Bramante is best known as an architect, but he began his artistic career by painting and drawing. A small number of paintings - all frescoes except one - and an even smaller number of drawings from his hand are known today.
The drawing's motif
A late medieval legend tells of a giant who offers his services to the strongest person in the world. After having worked for both the emperor and the Devil in turn, exposing their weaknesses, he recognises the invincible strength of Christ and decides to serve God by helping pilgrims cross a turbulent river.
Having adopted the form of a child, Christ accepts the giant’s assistance, but in the middle of the river he reveals himself as the lord of all creation, forcing the giant to his knees. At the moment the giant, overpowered by the divine force, is pushed under the water he is baptised, and in confirmation of his baptism his staff bursts into leaf. Henceforth he is called Christophorus, the Christ-bearer.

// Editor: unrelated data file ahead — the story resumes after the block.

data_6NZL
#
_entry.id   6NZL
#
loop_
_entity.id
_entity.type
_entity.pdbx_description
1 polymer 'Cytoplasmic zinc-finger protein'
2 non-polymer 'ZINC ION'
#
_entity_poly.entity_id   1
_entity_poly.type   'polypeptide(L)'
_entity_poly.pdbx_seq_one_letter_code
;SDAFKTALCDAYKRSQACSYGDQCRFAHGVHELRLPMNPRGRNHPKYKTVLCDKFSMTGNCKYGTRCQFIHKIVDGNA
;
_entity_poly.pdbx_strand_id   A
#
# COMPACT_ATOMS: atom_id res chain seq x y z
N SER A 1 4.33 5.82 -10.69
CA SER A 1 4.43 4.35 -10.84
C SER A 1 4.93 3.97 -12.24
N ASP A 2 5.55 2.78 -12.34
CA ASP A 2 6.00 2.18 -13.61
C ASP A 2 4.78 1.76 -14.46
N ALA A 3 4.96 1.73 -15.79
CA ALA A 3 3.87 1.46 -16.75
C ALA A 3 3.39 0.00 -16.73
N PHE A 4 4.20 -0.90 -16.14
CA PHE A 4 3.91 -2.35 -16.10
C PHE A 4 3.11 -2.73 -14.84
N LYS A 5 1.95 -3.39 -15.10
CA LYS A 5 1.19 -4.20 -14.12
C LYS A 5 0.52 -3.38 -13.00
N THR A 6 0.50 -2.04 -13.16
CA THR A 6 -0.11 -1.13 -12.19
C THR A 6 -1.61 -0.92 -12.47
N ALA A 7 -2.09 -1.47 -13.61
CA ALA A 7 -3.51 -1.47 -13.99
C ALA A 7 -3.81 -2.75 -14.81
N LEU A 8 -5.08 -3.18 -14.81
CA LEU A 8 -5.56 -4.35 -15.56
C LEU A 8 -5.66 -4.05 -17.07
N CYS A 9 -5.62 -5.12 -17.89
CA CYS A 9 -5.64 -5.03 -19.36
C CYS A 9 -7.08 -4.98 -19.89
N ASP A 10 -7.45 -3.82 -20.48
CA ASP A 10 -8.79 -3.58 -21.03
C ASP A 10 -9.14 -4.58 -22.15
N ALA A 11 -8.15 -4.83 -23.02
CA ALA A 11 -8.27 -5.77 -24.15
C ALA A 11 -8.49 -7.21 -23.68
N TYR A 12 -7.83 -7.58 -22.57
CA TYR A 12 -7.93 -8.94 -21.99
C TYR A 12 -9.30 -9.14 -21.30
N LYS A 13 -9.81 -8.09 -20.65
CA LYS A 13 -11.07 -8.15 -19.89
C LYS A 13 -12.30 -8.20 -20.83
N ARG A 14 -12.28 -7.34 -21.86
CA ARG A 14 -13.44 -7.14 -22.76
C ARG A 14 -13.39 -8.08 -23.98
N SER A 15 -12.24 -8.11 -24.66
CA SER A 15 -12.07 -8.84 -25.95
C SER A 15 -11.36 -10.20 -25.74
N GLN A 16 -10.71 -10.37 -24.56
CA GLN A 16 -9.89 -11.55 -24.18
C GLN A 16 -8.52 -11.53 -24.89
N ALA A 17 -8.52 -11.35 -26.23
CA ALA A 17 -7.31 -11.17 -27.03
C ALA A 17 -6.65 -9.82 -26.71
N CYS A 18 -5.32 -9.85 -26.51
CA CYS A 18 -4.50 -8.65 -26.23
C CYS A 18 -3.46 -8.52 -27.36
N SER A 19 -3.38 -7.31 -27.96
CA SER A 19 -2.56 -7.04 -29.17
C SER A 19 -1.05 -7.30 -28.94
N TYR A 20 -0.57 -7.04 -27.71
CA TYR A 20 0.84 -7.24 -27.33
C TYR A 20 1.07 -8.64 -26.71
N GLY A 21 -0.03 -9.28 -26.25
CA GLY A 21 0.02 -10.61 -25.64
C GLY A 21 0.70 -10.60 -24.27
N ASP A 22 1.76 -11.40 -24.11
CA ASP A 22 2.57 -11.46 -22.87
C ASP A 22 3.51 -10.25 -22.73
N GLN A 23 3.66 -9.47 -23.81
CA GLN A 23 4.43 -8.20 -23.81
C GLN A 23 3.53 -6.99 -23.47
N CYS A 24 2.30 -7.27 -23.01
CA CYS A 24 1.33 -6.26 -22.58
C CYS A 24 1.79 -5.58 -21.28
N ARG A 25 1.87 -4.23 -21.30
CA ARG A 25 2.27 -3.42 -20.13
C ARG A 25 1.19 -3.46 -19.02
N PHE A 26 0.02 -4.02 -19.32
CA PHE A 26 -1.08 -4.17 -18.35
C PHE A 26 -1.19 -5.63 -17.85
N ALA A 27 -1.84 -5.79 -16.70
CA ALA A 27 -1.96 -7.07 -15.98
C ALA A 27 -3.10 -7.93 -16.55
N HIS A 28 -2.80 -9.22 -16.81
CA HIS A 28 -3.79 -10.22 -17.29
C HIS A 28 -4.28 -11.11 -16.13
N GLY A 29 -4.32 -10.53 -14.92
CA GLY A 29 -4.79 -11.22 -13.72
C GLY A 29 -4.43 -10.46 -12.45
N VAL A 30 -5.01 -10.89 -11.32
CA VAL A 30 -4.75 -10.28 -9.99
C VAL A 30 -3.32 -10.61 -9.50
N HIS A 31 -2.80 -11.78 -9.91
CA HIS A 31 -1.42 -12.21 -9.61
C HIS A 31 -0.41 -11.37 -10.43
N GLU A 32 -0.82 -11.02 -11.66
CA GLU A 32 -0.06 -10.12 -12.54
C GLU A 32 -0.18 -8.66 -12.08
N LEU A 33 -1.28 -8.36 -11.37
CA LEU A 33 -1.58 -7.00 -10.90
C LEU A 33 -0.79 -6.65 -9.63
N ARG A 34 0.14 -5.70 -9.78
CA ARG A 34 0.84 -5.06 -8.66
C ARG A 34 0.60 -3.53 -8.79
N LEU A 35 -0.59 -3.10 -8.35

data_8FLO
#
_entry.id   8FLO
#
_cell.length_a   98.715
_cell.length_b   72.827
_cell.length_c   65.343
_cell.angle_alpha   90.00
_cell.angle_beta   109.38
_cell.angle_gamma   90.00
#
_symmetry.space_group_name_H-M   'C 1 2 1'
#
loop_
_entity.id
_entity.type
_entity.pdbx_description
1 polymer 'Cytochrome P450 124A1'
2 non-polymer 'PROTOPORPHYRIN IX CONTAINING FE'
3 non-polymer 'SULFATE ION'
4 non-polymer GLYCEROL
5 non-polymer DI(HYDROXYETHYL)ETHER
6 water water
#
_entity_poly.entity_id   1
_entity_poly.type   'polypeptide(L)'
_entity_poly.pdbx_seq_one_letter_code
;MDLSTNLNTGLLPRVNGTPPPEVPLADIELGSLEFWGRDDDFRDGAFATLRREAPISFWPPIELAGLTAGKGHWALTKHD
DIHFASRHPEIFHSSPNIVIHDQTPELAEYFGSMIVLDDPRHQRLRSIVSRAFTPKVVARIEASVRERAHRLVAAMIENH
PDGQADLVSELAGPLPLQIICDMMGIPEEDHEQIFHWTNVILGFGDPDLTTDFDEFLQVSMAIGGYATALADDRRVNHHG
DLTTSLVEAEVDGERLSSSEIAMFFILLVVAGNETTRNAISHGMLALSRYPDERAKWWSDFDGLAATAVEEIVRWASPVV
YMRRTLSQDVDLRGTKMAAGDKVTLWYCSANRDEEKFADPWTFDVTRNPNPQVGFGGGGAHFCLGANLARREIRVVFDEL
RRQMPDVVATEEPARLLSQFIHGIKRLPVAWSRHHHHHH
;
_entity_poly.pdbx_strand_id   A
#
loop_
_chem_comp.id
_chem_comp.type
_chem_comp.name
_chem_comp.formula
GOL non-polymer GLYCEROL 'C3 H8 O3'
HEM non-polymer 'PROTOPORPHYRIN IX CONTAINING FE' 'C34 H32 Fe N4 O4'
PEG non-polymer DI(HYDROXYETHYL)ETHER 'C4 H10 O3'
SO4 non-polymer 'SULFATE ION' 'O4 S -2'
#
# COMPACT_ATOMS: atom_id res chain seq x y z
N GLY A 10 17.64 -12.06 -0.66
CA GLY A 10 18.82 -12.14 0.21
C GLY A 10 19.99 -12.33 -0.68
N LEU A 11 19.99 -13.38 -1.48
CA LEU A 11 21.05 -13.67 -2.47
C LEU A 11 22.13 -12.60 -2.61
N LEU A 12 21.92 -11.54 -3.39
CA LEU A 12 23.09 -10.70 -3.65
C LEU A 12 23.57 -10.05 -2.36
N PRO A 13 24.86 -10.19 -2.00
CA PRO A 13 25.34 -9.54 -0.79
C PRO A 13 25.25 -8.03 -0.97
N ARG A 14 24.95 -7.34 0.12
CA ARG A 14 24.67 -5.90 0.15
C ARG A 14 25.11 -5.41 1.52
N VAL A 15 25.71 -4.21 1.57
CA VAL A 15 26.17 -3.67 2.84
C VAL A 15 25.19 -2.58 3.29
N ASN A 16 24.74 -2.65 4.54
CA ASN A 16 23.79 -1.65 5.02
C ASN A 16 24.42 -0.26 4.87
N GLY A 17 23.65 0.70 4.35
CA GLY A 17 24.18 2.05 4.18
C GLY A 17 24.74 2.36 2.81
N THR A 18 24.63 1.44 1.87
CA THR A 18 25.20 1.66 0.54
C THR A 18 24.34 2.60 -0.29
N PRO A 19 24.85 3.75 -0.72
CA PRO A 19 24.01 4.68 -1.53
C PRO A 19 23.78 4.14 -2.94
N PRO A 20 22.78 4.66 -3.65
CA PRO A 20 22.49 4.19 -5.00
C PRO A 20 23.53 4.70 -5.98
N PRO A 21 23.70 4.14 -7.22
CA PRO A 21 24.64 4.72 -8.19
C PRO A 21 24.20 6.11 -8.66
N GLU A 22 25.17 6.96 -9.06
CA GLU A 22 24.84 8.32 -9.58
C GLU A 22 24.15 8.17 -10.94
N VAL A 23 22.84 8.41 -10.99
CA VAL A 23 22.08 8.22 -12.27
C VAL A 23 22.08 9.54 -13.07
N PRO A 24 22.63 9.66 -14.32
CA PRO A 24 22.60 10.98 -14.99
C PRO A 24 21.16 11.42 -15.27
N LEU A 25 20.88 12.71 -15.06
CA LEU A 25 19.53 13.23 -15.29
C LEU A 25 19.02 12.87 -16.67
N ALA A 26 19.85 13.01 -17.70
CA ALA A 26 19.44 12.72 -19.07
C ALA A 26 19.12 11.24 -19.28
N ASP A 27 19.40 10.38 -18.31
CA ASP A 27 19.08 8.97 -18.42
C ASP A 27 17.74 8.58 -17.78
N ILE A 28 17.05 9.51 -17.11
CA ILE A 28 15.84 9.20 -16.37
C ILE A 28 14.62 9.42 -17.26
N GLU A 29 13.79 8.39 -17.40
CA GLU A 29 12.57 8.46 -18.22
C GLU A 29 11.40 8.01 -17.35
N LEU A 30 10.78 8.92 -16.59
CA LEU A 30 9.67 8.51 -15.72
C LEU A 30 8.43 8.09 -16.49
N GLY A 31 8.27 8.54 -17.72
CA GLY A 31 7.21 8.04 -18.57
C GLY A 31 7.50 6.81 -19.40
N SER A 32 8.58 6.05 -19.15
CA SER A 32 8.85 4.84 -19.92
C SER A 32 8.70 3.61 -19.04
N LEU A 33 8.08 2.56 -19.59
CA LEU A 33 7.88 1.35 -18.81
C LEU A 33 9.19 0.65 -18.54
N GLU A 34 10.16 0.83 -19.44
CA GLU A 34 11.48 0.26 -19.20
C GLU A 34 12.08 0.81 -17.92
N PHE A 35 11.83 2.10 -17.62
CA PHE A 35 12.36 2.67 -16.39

An unfinished drawing
Bramante’s tentative indications of the placement of the staff tells us that the drawing is unfinished. The squaring of the picture plane clearly shows that the image is so close to completion that it can serve as the basis for another picture. Perhaps it was intended as a study for one of the colossal frescoes that many church façades in Lombardy, particularly in the Alps, were decorated with in order to protect the faithful against sudden death.